Over the last decade, the government has systematically locked down retirement savings in an effort to preserve savings for retirement. The key driver for this was the purported lack of financial competency and reckless squandering of monies intended for seeing saffas through their golden years. It has become increasingly difficult to take lump sums from such savings, and in some cases funds have been locked down indefinitely until retirement age. When government began introducing these measures, they’d also targeted other financial vehicles like debt. The rationale had been that too many South Africans are over indebted and that stricter measures should be in place to limit the extension of credit to those who cannot afford it.

Had the idea been for South Africans to take out loans from their pension purse itself and make repayments back to this purse, one may argue that the funds itself remain locked in the retirement vehicle. But instead, the rationale is to allow lending companies to offer guaranteed loans to South Africans against their pension funds, at competitive interest rates, with interest – of course –  going towards the lending company. Indeed, one may argue that it would be impractical and risky to allow loans directly from retirement savings, and such a system would be rather tricky to regulate. But is it not also counterintuitive to completely cut off access to retirement savings save for the purpose of incurring debt against such savings?

It seems rather circular that we’ve gone from restricted retirement fund access and credit to guaranteed loans backed by our savings.

More taxes for expats

In its 2021 Budget, the National Treasury published the latest Draft Tax Bill with several proposed tax amendments.

Within the Draft Taxation Laws Amendment Bill (TLAB) is an amendment which would drastically affect retirement fund access and treatment for South African expats. 

As it currently stands, South African emigrants already forfeit exit tax when severing their South African tax residency. The Income Tax Act stipulates that a person who ceases their tax residency in SA simultaneously disposes of their assets at market value which triggers this tax liability.

Such tax liability had no bearing on retirement fund interest to date. Perhaps interest had been negligible previously, but with the introduction of the Taxation Laws Amendment Bill applicable from March 2021, South African expats now need to retain their pensions in SA for a period of three years before they can expatriate the funds. This, of course, will see a drastic increase in interest-bearing retirement savings given that immediate access or transfer of such funds is no longer available.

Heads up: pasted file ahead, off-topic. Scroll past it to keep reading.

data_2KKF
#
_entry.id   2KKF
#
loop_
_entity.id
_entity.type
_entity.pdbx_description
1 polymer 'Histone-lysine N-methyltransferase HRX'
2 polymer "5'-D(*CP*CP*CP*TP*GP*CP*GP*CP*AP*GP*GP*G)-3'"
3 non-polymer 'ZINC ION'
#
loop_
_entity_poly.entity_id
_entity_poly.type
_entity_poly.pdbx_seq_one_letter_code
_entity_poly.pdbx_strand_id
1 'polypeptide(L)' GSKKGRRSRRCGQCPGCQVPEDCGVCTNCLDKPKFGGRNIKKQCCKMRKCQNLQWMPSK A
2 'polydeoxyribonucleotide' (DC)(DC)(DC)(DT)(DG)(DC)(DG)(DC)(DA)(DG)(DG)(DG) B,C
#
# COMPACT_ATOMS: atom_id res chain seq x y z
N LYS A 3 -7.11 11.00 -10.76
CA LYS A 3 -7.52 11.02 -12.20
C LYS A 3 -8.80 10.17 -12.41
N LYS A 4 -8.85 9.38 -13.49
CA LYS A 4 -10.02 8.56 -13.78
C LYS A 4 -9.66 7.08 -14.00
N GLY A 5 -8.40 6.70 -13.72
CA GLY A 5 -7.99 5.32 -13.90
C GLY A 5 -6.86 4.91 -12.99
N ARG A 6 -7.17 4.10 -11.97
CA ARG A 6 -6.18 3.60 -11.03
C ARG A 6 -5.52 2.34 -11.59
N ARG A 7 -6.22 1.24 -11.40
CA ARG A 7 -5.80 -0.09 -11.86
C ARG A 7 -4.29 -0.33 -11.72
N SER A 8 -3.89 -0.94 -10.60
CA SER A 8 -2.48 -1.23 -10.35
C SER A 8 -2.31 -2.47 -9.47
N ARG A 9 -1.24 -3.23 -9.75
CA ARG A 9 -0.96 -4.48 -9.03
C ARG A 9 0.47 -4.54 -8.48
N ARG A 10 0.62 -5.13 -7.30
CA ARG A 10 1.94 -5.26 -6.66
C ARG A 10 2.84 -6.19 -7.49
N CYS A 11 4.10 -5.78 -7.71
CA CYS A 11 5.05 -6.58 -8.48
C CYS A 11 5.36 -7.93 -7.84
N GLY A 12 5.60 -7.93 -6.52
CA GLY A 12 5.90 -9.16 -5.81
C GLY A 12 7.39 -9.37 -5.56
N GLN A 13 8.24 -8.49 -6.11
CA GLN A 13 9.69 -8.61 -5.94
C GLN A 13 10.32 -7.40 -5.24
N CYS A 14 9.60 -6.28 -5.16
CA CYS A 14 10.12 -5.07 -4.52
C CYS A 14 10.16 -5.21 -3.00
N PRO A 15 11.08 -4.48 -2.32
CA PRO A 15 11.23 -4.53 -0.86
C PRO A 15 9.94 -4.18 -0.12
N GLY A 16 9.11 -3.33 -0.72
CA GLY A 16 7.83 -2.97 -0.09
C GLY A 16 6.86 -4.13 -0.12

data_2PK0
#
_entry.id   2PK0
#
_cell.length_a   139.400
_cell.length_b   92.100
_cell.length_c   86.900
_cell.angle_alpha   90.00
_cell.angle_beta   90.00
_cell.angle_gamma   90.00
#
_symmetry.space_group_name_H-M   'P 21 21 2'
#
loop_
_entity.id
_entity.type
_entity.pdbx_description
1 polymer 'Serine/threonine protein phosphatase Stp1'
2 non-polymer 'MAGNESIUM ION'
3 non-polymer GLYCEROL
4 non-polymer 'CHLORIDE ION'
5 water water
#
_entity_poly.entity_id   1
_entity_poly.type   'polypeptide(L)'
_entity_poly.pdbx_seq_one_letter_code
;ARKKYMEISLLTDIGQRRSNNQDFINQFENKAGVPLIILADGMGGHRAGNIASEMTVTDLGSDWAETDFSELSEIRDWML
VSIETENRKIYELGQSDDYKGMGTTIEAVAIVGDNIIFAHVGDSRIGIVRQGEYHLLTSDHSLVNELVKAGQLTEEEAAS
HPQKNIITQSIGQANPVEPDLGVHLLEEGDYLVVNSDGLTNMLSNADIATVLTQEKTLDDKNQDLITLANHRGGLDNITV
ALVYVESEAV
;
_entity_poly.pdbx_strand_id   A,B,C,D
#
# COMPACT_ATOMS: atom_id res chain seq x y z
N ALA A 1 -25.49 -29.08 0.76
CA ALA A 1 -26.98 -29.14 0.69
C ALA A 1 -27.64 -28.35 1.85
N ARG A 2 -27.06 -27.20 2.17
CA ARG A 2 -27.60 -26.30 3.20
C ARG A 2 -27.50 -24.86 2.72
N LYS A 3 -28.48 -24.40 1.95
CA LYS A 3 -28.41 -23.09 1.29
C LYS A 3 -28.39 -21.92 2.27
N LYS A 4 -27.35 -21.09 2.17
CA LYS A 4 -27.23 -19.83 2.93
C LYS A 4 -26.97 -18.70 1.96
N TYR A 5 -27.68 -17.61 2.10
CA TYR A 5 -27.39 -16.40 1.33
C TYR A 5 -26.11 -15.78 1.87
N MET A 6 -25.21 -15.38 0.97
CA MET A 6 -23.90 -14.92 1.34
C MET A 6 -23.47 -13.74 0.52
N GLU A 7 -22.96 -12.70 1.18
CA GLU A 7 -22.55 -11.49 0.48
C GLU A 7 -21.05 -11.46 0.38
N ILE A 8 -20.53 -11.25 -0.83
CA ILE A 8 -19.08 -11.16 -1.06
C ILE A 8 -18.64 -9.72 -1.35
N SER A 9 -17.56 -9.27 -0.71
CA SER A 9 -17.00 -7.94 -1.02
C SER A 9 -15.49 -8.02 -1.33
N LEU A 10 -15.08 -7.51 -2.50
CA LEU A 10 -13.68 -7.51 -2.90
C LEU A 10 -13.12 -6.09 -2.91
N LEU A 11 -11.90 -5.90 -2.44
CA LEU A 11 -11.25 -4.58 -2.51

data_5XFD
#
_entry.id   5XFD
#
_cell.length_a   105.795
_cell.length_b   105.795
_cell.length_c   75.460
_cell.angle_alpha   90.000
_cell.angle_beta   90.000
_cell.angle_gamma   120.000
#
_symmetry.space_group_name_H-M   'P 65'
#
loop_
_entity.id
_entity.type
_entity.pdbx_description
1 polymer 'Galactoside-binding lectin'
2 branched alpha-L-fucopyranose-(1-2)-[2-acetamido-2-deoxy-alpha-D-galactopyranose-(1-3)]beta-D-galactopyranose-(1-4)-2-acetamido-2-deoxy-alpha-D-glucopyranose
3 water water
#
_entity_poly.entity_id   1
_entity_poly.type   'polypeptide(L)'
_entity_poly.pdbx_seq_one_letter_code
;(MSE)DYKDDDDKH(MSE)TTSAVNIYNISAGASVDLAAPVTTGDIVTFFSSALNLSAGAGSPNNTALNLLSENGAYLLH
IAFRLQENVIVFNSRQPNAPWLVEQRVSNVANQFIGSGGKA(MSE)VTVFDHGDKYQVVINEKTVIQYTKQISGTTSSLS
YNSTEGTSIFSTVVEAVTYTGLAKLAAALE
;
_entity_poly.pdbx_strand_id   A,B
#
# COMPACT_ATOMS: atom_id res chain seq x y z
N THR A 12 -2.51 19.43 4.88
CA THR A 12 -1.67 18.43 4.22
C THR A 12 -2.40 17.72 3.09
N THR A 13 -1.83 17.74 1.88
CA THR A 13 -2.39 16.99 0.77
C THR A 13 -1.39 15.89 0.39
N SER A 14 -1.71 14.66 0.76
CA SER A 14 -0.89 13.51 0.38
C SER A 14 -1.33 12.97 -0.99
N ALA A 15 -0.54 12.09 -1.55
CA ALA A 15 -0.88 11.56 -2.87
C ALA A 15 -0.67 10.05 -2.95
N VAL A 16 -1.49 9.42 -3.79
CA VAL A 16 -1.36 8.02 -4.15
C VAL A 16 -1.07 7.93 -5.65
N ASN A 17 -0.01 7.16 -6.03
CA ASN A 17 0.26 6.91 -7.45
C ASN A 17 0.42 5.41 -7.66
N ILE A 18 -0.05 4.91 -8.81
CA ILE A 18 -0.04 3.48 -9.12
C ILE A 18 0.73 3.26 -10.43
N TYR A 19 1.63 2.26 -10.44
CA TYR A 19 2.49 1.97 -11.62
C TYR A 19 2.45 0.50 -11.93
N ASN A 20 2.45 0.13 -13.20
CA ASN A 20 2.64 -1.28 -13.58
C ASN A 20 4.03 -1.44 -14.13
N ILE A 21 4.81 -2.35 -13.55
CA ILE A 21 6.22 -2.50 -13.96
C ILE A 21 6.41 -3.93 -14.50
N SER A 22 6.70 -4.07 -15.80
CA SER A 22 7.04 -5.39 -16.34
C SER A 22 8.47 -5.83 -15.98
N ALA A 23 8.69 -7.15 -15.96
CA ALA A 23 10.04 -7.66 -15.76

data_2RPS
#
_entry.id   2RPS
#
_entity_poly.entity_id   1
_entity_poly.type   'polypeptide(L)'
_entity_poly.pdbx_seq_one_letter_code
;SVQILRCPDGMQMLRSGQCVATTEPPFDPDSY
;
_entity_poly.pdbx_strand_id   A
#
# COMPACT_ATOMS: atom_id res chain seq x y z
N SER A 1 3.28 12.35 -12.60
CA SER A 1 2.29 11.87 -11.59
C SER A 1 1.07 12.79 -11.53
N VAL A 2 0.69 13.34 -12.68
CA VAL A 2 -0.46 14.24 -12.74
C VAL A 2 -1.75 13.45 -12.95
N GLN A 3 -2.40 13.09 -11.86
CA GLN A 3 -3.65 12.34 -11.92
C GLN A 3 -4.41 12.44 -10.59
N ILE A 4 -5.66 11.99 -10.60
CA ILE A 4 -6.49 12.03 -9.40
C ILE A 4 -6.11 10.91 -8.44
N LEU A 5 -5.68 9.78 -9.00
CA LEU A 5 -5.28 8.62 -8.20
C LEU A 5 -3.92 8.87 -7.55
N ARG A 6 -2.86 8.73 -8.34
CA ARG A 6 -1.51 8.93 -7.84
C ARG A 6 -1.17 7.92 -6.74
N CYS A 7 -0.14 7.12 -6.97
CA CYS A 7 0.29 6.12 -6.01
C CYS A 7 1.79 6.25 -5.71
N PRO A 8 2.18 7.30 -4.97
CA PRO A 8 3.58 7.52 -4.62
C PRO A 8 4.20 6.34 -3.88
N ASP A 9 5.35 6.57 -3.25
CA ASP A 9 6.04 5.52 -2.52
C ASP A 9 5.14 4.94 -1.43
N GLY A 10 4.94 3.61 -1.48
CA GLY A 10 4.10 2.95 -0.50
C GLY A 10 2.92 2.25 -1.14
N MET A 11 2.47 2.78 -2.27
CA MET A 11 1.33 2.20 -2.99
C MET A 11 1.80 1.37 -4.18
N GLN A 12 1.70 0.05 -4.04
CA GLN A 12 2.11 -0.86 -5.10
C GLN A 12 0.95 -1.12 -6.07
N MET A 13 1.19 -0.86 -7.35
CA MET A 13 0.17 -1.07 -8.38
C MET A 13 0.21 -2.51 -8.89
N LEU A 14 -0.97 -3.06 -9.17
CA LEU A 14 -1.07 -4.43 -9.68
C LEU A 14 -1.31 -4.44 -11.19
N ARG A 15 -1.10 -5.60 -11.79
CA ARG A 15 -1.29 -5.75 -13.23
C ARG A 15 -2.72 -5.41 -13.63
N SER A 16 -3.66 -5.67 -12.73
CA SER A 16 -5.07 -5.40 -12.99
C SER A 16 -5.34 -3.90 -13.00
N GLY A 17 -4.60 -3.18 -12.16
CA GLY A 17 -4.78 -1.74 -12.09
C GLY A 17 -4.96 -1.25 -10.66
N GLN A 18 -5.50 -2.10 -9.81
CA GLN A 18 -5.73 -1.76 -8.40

In the past a natural person who ceases ordinary residence in SA was deemed to have ceased their residency from the day of exit, provided they had satisfied the ordinarily resident test. From March 2021, however, the cessation can only be actioned after three years with a retrospective view; the person ceases to be a resident on the day of leaving, but such termination is only applied retrospectively after three years. This makes the treatment of retirement monies rather complex. Should the person not satisfy the three-year cap which classifies them no longer South African for tax purposes, the treatment of their retirement savings will remain unchanged. Should they satisfy the three-year cap, they will now be deemed to have left SA formally three years prior.

The date conundrum

The problem comes in with the interpretation of the cession date. While the new rule essentially states that an individual’s tax residency may have ceased three years prior to withdrawal, the new dispensation only allows withdrawal of interest on such retirement savings after the three consecutive years of non-residency. The discrepancy between cession dates and allowed withdrawal dates is the issue in question.

While the tax treatment is essentially triggered when the individual ceases tax residency, it is only payable upon actual withdrawal. This places SARS in a tough spot, as it may be argued that they cede their rights to tax interest on the date of exit (retrospectively), which would not allow them to impose further taxes on retirement fund interest during the three-year period. Under a double taxation agreement, taxation of such interest could be deemed to be the sole right of the foreign jurisdiction which, of course, does not sit right with South African tax authorities. The amendment is therefore aimed at allowing the recovery of taxes on interest from retirement savings during this three-year period.